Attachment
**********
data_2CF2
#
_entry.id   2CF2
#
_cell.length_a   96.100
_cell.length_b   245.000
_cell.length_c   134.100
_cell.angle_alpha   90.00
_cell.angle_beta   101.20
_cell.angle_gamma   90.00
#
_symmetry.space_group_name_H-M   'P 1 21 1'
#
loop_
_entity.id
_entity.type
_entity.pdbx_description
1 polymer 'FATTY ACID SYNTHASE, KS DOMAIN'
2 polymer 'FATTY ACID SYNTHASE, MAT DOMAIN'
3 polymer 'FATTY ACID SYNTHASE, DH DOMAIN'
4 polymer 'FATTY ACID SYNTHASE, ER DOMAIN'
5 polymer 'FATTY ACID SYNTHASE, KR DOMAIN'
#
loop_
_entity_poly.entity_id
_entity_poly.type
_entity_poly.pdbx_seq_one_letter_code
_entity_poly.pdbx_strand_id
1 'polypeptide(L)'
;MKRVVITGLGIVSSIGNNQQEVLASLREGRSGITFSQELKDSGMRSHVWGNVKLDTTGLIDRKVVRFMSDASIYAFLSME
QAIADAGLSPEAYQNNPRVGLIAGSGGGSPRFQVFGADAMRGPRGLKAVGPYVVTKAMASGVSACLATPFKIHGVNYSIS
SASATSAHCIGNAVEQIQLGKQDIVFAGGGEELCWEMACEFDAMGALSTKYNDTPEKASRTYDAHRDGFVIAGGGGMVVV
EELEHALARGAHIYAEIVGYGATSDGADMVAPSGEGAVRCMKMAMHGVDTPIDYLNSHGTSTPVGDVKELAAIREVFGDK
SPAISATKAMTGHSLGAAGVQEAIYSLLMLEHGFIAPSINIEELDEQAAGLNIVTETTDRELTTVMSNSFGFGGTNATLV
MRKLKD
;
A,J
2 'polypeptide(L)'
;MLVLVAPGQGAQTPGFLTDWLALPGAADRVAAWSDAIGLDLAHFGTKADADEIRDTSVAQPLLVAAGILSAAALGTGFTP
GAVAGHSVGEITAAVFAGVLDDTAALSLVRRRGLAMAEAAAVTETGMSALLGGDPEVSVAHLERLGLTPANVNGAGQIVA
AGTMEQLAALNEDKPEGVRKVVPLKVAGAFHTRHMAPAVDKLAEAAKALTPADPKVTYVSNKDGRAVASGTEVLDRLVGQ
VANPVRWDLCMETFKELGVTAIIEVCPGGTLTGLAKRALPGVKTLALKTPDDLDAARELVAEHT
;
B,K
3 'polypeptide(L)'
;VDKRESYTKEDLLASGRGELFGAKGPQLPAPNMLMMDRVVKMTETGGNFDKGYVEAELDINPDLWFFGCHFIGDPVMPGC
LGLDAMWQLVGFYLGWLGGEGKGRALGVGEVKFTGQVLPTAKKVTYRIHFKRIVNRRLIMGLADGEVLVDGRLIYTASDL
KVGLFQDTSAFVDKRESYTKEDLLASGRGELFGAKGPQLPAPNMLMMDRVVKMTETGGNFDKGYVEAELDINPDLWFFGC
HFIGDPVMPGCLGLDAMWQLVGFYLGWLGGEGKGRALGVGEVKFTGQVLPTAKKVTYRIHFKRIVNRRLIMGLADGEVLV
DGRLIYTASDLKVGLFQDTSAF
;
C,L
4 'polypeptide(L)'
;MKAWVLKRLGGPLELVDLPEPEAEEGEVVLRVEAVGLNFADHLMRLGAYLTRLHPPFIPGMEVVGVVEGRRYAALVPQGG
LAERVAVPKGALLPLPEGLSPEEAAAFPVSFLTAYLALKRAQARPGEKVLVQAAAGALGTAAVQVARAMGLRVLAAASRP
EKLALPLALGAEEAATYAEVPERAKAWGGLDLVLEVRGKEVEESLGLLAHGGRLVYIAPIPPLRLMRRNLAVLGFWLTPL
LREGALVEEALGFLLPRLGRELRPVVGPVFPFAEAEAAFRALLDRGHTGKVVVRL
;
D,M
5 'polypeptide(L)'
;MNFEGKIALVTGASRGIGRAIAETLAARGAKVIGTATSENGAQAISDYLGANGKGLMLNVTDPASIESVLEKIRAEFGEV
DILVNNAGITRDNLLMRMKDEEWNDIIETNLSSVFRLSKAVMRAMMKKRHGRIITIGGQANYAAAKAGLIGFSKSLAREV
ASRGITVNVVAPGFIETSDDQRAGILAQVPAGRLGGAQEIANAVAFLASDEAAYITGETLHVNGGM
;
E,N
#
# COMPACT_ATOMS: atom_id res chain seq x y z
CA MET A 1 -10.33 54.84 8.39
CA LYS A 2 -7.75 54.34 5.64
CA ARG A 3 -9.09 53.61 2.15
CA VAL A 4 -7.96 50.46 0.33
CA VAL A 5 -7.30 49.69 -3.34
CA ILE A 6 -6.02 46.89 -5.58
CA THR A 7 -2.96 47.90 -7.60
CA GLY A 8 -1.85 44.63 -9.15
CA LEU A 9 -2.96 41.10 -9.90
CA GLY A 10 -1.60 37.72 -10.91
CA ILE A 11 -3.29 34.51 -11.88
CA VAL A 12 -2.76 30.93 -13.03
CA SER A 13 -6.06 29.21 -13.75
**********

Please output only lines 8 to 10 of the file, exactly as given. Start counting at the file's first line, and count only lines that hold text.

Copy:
_cell.angle_alpha   90.00
_cell.angle_beta   101.20
_cell.angle_gamma   90.00